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Xi vows to reunify Taiwan with China; says ‘peaceful reunification’ in best interest of all

Chinese President Xi Jinping on Saturday took the plunge in favor of integrating Taiwan with the mainland amid heightened tensions with the alienated self-governing island, saying the “Taiwan question” would be resolved and “peaceful reunification” was in the best interests of the people. at both sides.

The Taiwan issue does not tolerate “any outside interference,” Xi said as the US and Japan increased their support for the alienated island in the face of China’s increasingly aggressive stance.

Xi also made comments after China sent a record number of military aircraft into Taiwan’s air defense zone for four consecutive days as part of a public show of force.

Taiwan considers itself a sovereign state, but China views the self-governing island as a breakaway province. Beijing did not rule out the possibility of using force to achieve unification.

Speaking at the ornate People’s Great Hall in Beijing to commemorate the 110th anniversary of the revolution that ended the country’s last imperial dynasty, Xi said the biggest obstacle to Chinese reunification is the strength of “Taiwan independence.”

The Taiwan issue stemmed from the weakness and chaos of the Chinese nation, and it will be resolved as national renewal becomes a reality, said Xi, also general secretary of the ruling Chinese Communist Party (CCP).

“This is determined by the general trend of Chinese history, but more importantly, it is the common will of the entire Chinese people,” Xi said.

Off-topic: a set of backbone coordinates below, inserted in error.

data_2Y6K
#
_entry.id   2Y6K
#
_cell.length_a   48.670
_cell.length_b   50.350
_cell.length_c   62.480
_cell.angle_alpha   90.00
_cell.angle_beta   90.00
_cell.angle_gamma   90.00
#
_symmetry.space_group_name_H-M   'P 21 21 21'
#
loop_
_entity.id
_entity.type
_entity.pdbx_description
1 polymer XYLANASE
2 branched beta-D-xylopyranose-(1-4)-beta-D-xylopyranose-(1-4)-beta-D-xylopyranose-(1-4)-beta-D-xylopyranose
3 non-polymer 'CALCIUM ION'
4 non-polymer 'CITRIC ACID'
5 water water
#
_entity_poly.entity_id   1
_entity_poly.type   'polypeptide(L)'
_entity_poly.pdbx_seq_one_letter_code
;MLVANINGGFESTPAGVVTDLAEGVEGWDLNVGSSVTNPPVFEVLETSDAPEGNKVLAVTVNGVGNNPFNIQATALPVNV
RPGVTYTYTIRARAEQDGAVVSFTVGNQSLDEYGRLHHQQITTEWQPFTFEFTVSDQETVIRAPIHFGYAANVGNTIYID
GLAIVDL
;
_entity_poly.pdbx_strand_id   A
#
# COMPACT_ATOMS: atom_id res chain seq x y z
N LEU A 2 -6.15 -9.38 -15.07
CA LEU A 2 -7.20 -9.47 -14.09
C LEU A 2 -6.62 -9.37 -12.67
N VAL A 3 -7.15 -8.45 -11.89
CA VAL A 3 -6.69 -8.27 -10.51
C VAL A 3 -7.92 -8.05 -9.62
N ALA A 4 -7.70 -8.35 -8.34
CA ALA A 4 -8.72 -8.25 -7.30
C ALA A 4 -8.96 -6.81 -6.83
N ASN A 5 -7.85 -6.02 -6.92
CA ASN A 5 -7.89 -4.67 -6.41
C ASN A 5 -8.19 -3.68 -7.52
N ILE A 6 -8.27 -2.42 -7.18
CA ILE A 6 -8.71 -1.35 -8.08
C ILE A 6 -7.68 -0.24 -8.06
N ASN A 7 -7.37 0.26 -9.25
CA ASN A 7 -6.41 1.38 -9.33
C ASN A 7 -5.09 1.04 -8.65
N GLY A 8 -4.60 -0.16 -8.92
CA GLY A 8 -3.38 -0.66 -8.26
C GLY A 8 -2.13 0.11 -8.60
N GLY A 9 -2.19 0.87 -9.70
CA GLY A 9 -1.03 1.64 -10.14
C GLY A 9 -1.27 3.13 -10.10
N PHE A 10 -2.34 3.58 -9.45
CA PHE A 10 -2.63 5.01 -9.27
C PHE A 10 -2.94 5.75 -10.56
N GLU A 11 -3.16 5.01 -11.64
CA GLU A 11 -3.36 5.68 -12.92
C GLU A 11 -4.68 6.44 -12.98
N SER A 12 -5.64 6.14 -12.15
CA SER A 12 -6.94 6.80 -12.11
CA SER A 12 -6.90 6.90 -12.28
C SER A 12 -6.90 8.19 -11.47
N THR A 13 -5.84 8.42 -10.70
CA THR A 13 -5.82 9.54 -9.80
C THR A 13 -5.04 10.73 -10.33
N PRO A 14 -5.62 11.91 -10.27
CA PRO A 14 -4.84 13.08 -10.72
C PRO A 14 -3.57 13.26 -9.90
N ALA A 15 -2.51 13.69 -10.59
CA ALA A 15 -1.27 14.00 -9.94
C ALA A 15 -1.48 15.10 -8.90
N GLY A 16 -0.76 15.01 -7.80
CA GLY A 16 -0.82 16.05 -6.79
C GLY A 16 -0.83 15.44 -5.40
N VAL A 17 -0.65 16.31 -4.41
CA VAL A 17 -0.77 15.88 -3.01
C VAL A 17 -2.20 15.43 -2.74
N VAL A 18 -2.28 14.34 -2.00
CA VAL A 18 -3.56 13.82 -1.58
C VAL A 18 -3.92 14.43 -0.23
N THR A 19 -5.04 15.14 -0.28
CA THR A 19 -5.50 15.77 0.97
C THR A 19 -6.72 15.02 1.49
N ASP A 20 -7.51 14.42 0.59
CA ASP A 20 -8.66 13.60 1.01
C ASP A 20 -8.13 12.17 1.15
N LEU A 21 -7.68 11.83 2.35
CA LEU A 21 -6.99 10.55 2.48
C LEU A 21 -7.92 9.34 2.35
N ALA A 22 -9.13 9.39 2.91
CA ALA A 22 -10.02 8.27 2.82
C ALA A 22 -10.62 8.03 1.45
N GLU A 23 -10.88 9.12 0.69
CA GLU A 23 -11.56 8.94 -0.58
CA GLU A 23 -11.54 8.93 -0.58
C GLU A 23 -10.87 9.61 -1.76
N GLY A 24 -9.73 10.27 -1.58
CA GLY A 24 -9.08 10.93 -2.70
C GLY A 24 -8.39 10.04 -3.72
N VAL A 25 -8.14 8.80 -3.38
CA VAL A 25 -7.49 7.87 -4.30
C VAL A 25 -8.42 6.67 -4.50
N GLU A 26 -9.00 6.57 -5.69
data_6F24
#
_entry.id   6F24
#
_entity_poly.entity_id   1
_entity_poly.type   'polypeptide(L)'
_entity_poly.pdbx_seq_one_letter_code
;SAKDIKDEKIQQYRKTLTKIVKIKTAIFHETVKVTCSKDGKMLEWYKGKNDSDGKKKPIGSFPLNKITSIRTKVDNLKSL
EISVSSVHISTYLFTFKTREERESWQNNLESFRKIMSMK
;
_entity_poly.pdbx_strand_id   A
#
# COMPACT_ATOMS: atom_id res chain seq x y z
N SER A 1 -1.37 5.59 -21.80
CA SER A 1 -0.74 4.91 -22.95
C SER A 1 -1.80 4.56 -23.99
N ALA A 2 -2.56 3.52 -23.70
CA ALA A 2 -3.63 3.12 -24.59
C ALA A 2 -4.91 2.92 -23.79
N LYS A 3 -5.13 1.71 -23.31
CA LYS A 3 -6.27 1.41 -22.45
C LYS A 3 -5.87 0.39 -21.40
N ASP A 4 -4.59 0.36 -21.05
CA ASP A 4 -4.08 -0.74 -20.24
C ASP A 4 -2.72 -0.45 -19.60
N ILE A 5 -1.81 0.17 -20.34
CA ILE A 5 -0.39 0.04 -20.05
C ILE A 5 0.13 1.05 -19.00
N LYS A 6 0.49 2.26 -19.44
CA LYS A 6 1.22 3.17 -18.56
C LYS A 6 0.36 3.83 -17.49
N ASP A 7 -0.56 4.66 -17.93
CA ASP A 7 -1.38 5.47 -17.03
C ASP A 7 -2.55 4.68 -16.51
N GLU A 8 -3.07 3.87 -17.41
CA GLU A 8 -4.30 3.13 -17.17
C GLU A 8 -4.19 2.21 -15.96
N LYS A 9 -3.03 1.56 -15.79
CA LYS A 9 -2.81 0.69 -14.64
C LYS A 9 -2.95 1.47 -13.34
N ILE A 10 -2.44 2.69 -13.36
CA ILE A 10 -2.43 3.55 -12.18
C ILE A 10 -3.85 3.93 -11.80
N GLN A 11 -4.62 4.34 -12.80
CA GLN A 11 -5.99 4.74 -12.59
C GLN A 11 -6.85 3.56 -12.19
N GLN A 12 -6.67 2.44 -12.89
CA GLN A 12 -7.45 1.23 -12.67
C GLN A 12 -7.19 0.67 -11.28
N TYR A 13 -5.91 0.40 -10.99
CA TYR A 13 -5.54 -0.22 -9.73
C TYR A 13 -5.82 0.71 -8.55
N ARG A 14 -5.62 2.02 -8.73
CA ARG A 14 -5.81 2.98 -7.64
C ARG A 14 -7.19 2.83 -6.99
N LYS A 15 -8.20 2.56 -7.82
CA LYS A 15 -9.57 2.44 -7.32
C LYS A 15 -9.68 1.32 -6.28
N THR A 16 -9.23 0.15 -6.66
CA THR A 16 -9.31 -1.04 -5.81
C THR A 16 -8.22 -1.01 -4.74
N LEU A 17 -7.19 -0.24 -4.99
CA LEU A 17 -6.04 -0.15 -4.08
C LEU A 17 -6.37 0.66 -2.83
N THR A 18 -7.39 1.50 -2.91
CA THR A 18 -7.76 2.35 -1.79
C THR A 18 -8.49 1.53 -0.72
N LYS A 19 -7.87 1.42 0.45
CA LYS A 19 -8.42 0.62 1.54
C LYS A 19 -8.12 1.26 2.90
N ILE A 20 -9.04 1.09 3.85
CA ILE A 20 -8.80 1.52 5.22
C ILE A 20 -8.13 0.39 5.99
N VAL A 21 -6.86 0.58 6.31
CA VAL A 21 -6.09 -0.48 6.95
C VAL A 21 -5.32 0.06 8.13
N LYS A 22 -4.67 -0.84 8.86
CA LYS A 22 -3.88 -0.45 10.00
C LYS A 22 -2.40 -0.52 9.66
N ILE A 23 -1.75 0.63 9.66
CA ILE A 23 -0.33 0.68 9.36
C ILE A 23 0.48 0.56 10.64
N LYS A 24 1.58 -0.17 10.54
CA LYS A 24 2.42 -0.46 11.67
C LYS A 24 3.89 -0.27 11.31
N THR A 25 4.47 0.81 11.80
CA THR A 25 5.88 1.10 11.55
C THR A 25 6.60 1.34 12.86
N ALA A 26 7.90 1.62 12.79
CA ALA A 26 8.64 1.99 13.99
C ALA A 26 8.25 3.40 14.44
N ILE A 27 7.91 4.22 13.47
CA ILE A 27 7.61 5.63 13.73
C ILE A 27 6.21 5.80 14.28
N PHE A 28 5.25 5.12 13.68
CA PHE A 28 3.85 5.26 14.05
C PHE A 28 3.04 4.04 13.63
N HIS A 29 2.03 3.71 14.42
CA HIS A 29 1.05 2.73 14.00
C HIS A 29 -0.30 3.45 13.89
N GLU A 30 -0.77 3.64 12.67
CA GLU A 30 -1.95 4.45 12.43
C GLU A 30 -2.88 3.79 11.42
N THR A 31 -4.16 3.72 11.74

Chinese President Xi Jinping arrives for the 110th anniversary of the Xinhai Revolution at the Great People’s House in Beijing, China on October 9, 2021 (photo by REUTERS)

He said that after years of hard work, China’s national renewal has become a historical inevitability with stronger institutions, a stronger material base and a more active mindset.

“National reunification by peaceful means best serves the interests of the Chinese nation as a whole, including compatriots in Taiwan,” he said, even as he pledged to reunite an island of over 23 million that resists forced integration with the 1.4 billion mainland. … …

The 1911 Revolution, led by nationalists led by Dr. Sun Yat-sen, ended 2,132 years of imperial rule and 276 years of rule in Manchuria, and marked the beginning of the republican era in China, followed by the formation of the People’s Republic of China (PRC) in 1949.

Having chosen democracy, Taiwan seceded from the PRC in 1949 during the civil war with the CPC led by Mao Zedong.

Since coming to power in 2012, President Xi, 68, has made renewing the Chinese nation, realizing the Chinese dream, and integrating Taiwan into mainland China his main goals.

Tensions escalated last week after a Chinese military aircraft made a record 150 flights into Taiwan’s Air Defense Identification Zone (ADIZ), prompting the United States to express serious concern about the escalating conflict.

The intensity of China’s air raids prompted US President Joe Biden to remind Xi that they agreed to abide by the Taiwan Agreement during phone calls last month.

“I spoke with Xi about Taiwan. We agree, we will abide by the Taiwan Agreement. We made it clear that I don’t think he should do anything other than comply with the agreement, ”Biden said.

Xi said in his address that the Taiwan issue is a purely internal affair of China, which does not tolerate external interference.

“Full reunification of our country will and can be carried out,” he stressed.

Xi recalled that the mainland of the country adheres to the basic policy of peaceful reunification, and “One country, two systems” adheres to the policy of “One China” and the 1992 Consensus, and is working on the peaceful development of relations between the two sides of the strait.

But critics say China’s commitment to the “One country, two systems” principle has come into question after China took control of Hong Kong, a former British colony, with the National Security Act last year.